The Risk That Will Define Ted Cruz’s Political Career

During a Q&A with the Texas delegation the morning after his controversial speech at the Republican National Convention in which he refused to endorse Donald Trump, Senator Ted Cruz said:

“What does it say when you stand up and say ‘vote your conscience,’ and rabid supporters of our nominee begin screaming ‘what a horrible thing to say!’ If we can’t make the case to the American people that voting for our party’s nominee is consistent with voting your conscience, is consistent with defending freedom, and defending the constitution, then we are not going to win, and we don’t deserve to win.”

Not only was Cruz’s presser a career defining moment, his candor regarding whether or not we deserve to win was necessary. Cruz brought up what is perhaps the most salient question of this election.

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If our nominee doesn’t share our principles–those of constitutional conservatism–why should we vote for him? Why should we support someone who has no intellectual curiosity, whose positions regarding critical issues shift on a daily basis, whose rhetoric has frequently and rightly been called foolish and bigoted, and whose hostility toward his fellow Republicans burns far more intensely than his desire to beat his general election opponent?

We shouldn’t.

There are those who love Donald Trump. If you are one of those people, then you’ve got your candidate. Do not, however, try to destroy those of us who cannot in good conscience support him. Donald Trump is not a conservative, he’s a European-style populist demagogue. Stop pretending he’s the conservative standard-bearer. Stop lying to yourself and others. Stop trying to tear people down for voting their consciences.

This is not a binary choice. I will not support Hillary Clinton. She is a vile human being (I use the term “human being” with great pause). Her positions are anathema to everything I believe in. However, in a similar fashion, I will not support Donald Trump. He is a dangerously inept megalomaniac whose political philosophy is based on nothing more than his own ego.

We can’t allow conservatism to be erased by a populist demagogue. The prospect of a Hillary Clinton presidency is truly frightening, but if Donald Trump is my other choice, I’m willing to take one on the jaw for the next four years.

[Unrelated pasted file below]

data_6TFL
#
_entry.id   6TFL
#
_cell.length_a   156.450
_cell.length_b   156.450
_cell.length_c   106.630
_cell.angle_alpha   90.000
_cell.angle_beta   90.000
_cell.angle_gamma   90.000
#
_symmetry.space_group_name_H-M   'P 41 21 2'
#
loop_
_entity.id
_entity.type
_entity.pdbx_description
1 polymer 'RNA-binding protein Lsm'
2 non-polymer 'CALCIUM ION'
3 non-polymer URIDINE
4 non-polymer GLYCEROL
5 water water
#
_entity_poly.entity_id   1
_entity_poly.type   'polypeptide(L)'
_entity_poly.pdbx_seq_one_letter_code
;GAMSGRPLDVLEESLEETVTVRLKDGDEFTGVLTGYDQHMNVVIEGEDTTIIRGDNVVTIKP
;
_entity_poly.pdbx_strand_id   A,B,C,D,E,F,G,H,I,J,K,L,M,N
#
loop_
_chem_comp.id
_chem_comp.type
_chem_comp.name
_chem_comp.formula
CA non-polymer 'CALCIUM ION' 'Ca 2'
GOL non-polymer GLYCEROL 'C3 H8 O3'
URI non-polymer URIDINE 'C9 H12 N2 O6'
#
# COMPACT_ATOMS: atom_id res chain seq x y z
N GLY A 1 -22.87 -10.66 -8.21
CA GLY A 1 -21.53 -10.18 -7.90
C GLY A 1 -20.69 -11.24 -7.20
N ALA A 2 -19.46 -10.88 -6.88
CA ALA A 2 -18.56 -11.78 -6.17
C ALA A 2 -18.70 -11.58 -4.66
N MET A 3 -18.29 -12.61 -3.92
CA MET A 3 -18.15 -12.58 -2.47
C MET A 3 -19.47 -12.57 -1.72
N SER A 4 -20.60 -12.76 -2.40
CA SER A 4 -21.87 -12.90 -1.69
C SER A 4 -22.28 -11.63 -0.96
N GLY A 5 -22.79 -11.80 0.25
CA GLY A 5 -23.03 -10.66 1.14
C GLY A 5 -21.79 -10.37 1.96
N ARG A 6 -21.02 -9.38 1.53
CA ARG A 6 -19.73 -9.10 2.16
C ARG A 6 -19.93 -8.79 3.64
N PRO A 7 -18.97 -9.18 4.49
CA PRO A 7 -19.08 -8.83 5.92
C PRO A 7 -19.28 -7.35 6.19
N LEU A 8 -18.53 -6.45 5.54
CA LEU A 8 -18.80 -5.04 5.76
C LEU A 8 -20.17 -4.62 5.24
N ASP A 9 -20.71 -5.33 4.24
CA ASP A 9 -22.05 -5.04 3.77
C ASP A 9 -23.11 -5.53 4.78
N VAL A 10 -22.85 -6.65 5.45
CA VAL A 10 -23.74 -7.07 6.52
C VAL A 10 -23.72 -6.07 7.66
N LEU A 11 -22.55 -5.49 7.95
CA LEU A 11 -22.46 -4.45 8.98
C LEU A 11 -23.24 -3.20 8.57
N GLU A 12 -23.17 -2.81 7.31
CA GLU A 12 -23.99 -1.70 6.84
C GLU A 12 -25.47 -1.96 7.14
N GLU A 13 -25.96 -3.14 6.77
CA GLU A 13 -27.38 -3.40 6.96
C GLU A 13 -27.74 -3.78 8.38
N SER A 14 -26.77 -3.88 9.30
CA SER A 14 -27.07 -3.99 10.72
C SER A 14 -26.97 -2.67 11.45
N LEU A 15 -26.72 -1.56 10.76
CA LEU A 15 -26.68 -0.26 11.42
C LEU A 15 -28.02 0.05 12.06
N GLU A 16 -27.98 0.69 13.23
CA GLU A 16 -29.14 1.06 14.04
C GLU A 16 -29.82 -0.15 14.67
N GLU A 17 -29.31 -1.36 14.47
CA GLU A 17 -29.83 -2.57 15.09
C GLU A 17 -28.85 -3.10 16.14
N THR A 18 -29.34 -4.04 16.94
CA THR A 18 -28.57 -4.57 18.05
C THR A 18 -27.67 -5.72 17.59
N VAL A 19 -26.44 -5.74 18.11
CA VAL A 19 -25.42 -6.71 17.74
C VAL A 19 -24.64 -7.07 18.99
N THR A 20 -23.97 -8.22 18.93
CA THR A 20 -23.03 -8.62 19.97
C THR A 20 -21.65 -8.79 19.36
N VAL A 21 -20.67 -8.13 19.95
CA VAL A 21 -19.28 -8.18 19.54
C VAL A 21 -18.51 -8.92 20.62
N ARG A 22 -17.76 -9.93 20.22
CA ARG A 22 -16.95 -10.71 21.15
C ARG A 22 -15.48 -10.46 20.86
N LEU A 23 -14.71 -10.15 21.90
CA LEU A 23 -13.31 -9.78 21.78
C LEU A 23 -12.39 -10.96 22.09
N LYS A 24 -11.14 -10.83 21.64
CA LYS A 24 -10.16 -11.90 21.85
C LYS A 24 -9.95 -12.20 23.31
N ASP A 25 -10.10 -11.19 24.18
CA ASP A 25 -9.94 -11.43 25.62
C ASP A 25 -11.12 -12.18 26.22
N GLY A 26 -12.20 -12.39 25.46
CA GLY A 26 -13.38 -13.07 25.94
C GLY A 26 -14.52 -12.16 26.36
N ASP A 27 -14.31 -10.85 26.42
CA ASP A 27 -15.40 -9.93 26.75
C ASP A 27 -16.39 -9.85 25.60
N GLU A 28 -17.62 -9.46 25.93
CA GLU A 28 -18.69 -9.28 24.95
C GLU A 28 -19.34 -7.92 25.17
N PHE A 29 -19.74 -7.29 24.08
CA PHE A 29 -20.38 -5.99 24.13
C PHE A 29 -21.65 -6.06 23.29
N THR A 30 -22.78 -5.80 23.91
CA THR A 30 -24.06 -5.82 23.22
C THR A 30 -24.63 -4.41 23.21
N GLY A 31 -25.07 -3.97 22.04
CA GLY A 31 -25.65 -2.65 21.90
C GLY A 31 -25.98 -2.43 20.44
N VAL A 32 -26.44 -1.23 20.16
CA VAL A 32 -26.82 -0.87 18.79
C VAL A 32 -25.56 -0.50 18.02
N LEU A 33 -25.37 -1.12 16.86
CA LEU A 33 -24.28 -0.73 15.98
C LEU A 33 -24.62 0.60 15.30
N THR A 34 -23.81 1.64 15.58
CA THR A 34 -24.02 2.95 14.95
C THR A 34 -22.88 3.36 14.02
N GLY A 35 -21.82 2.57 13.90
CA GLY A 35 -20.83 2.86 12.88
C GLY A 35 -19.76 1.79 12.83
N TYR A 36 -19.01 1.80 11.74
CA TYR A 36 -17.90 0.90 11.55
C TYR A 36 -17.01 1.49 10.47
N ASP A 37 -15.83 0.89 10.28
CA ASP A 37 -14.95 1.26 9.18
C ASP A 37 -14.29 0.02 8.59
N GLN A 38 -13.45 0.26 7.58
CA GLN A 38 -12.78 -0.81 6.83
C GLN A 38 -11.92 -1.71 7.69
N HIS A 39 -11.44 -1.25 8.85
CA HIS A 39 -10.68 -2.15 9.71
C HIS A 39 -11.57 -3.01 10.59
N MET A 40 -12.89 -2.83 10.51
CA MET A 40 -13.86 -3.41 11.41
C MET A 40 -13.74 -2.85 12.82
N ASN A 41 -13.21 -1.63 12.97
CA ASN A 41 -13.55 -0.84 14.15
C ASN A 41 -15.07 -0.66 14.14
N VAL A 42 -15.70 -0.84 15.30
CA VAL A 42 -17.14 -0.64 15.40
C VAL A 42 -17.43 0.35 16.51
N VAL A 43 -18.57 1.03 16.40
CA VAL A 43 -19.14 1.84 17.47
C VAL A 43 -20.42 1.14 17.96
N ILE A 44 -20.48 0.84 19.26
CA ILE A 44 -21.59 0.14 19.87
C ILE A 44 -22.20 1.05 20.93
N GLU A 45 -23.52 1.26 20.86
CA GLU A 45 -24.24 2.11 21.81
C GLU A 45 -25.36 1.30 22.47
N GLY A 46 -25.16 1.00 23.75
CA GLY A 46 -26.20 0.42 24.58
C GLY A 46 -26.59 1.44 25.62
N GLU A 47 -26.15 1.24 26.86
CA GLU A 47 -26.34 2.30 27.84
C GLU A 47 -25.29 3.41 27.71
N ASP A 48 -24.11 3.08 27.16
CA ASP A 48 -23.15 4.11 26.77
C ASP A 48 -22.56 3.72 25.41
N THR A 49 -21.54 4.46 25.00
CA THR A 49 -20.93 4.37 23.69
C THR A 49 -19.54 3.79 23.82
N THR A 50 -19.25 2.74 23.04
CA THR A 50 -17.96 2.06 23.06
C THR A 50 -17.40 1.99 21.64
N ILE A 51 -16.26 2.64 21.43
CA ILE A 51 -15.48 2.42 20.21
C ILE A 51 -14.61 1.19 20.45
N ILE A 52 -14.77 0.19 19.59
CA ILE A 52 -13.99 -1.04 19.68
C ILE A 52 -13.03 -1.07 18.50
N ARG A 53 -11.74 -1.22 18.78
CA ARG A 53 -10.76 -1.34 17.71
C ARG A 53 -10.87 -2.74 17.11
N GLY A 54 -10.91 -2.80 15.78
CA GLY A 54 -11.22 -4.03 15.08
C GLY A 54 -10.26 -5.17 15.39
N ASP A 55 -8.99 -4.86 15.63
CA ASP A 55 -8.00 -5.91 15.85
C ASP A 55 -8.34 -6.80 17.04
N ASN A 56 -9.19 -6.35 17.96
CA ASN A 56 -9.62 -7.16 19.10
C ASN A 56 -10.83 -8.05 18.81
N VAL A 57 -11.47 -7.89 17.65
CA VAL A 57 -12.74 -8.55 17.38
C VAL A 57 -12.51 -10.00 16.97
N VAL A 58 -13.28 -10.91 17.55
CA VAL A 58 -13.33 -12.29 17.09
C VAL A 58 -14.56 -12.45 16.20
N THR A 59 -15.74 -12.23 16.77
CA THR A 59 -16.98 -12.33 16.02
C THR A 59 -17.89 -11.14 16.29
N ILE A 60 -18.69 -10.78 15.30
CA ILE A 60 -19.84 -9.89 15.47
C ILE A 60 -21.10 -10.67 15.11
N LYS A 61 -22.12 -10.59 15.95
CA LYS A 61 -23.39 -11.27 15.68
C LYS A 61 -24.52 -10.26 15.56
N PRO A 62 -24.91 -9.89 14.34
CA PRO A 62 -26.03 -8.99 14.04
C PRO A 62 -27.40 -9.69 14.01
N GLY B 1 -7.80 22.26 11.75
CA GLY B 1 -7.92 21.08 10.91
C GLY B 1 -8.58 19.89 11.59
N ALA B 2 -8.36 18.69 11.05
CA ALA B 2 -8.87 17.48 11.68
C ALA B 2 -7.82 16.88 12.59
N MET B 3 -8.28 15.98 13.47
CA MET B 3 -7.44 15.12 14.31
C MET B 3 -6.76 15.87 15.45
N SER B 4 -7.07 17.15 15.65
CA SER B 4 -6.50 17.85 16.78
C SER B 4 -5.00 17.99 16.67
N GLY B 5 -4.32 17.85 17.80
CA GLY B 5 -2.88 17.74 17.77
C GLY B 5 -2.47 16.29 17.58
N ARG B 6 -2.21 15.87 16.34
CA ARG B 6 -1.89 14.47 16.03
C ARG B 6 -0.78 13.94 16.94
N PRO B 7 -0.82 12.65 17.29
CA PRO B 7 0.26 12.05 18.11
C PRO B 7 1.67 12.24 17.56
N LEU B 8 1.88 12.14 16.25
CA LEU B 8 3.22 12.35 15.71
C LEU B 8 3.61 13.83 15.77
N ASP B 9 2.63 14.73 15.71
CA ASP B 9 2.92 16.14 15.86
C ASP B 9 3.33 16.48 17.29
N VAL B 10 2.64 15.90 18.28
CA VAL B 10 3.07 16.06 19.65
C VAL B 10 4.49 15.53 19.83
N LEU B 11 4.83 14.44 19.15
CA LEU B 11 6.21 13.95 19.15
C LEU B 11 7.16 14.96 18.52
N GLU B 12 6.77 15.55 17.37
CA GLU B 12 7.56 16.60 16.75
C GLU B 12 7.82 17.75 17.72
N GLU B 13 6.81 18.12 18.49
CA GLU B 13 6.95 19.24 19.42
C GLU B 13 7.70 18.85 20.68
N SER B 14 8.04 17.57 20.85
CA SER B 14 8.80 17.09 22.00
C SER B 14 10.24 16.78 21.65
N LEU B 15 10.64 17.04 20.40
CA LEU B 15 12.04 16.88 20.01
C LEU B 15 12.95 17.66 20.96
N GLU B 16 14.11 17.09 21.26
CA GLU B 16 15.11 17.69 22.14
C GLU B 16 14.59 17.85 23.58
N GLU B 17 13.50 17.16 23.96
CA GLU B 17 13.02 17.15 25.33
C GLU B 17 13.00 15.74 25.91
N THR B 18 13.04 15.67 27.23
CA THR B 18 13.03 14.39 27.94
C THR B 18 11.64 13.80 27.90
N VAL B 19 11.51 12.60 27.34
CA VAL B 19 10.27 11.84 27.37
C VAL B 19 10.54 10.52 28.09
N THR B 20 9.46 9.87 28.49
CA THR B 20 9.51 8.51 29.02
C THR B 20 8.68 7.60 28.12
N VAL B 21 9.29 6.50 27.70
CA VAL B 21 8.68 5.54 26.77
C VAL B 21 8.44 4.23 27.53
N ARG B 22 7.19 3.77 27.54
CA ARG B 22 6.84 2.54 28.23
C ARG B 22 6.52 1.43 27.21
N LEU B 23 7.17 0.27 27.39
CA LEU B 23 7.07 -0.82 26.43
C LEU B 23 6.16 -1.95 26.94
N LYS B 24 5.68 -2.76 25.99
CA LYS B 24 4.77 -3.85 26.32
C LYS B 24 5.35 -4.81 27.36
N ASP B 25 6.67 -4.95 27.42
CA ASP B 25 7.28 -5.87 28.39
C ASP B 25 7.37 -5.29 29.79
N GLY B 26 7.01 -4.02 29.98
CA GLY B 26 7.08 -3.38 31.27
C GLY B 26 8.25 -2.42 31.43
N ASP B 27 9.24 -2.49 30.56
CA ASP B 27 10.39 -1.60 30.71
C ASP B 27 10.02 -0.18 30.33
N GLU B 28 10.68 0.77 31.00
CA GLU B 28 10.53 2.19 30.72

Time is a funny thing. We tend to think in the short-term, which allows our passion to overcome our sense of reason. This imbalance of passion and reason leads to foolish decisions that have great repercussions in the long-term.

If we put forward Donald Trump as the model for the Republican Party, Americans will erroneously believe that his toxic and confusing beliefs represent conservatism. With that, conservative philosophy will take a massive hit from which it will take decades to recover. Accepting Trump now also means accepting a critical long-term injury. I will not do that. Principle muse come before party.

We’ve seen numerous politicians whose moral fiber has been undone before our very eyes because of Donald Trump. Ben Carson endorsed a man who compared him to a child molester. Rick Perry endorsed a man whom he once called “a cancer.” Chris Christie endorsed a man whom he called “painfully naive.” Christie also endorsed Trump after criticizing the mogul for mocking a reporter’s physical handicap, saying, “it’s just not worthy of someone running for the president of the United States.”

Ted Cruz stands alone as the only one with the backbone to get up in front of millions of people, and simply say “No.”

Sure, some politicians refused to endorse Trump, or attend the convention at all–like Jeb Bush and John Kasich–but Cruz actually did something. He acted, and in doing so, he took a potentially devastating political hit. But here’s the thing–it doesn’t matter. Do you know why? Because doing what’s right is far more important than doing what’s popular.

God bless Ted Cruz. Here’s to 2020.

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